Kaplan–Meier plots and logrank tests were used for comparison of mortality, and cumulative incidence rates for comparison of graft loss between dialysis vintage groups (24). The association between dialysis vintage and mortality as well as the composite outcome was further quantified by hazard ratio (HR) estimates and 95% confidence intervals (95% CI) derived from Cox regression models (25). To account for competing risk, we fitted Fine and Gray proportional subdistribution hazard models to compare graft loss between dialysis vintage groups (26). Confounding was addressed with two different approaches to fit multivariable proportional hazards models using all variables with their baseline values at transplantation. In our primary analysis, we selected confounding variables on the basis of clinical judgment (“clinical model”) and entered year of transplantation, recipient age, primary renal diagnosis, chronic heart disease, and donor source into the model for graft loss, as well as donor age and immunosuppressive regimen into the model for mortality and the composite outcome.

Additionally, we aimed to obtain more parsimonious adjusted HR estimates to increase the robustness of our finding and used a purposeful selection algorithm (“purposeful model”) which has been suggested to improve pure P value–based variable selection (27). We adopted a significance level of P<0.15 or a change in the log hazard by >15% to include covariates. Confounding variables chosen by the purposeful selection algorithm were transplant year, recipient age, diabetes, chronic heart disease, primary renal diagnosis, and donor source in the analysis of graft loss, and additionally donor age and immunosuppression for the analysis of all-cause mortality and the composite outcome.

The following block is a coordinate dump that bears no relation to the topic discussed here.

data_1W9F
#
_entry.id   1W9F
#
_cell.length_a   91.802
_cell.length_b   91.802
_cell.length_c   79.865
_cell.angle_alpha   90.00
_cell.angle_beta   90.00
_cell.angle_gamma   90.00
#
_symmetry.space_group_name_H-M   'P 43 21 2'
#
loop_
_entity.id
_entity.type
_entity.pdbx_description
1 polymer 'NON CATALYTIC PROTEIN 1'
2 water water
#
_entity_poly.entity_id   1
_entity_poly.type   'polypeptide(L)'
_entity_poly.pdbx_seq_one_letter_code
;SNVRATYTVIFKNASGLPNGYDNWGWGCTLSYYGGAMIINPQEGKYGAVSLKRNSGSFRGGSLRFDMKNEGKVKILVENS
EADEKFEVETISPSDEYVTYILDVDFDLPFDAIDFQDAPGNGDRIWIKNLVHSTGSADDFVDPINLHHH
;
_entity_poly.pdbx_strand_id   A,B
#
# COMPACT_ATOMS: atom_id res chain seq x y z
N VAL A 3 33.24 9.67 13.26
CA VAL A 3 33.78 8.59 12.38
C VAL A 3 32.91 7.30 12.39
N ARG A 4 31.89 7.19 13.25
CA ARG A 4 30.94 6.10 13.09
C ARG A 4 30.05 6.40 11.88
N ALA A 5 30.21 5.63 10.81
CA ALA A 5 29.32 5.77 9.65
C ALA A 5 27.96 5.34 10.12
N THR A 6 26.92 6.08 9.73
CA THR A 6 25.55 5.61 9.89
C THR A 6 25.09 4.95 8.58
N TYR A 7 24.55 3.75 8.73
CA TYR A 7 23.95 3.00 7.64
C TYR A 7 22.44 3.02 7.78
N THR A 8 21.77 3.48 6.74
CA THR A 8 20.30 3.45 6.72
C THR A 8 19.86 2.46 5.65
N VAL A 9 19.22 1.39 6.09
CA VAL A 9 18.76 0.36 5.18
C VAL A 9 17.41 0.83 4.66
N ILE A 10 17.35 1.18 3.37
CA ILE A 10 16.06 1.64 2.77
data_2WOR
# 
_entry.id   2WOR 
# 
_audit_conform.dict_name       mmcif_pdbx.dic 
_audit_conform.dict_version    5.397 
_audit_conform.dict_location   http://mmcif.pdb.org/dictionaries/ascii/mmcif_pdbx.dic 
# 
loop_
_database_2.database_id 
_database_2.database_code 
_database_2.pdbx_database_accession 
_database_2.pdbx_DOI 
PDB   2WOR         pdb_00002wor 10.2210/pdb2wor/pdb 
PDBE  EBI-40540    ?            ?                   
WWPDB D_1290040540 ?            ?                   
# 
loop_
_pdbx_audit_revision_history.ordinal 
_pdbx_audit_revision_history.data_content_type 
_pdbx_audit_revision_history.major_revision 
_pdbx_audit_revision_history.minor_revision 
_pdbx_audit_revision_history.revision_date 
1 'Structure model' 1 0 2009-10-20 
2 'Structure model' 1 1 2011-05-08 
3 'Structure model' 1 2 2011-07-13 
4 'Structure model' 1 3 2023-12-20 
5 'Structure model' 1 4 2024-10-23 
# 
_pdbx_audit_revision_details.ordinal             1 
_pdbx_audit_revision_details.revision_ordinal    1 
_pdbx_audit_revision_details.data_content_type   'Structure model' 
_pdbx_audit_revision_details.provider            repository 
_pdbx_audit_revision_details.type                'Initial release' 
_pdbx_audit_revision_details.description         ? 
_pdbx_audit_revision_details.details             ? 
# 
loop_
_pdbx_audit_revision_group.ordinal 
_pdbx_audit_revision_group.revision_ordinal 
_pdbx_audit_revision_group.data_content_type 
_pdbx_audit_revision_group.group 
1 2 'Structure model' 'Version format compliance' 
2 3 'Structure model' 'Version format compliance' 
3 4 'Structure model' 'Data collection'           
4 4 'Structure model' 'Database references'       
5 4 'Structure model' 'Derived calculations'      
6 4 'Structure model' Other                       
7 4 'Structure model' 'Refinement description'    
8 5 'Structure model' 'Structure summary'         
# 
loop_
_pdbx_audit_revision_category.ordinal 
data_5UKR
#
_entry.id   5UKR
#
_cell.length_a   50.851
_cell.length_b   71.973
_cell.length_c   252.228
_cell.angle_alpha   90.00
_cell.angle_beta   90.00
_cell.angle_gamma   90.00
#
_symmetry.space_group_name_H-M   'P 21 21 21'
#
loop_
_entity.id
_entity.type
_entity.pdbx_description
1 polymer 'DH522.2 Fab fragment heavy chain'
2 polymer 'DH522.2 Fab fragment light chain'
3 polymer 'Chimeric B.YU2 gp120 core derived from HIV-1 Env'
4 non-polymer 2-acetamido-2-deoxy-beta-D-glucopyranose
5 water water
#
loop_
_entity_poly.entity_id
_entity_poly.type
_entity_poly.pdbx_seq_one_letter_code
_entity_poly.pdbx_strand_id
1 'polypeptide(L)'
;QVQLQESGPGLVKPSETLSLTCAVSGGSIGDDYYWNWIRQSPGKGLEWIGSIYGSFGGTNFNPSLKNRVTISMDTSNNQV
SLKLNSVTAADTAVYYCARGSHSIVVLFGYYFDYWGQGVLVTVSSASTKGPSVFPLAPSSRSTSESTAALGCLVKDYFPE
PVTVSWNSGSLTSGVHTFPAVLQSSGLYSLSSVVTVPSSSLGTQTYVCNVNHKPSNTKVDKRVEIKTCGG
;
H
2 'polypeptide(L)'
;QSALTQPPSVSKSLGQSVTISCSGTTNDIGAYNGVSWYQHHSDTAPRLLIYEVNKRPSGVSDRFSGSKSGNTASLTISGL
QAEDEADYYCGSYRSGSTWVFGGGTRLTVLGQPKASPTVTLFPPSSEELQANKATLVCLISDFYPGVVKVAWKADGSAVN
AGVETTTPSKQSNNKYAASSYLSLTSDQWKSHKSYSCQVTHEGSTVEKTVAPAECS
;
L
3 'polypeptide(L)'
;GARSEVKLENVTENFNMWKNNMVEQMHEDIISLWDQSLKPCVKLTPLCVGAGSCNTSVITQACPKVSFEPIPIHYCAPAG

To distinguish whether the observed association of pre-emptive transplantation originated from planned living donor transplantation or the absence of pretransplant dialysis, we conducted a subgroup analysis stratified for donor source that excluded living donor transplants. We conducted additional subgroup analyses excluding transplants performed before January 1, 2000 to investigate whether our findings differ in more recent years. The presence of effect modification was evaluated by determining the significance of the interaction terms between dialysis treatment duration (used as continuous variable) and any other variable in the models.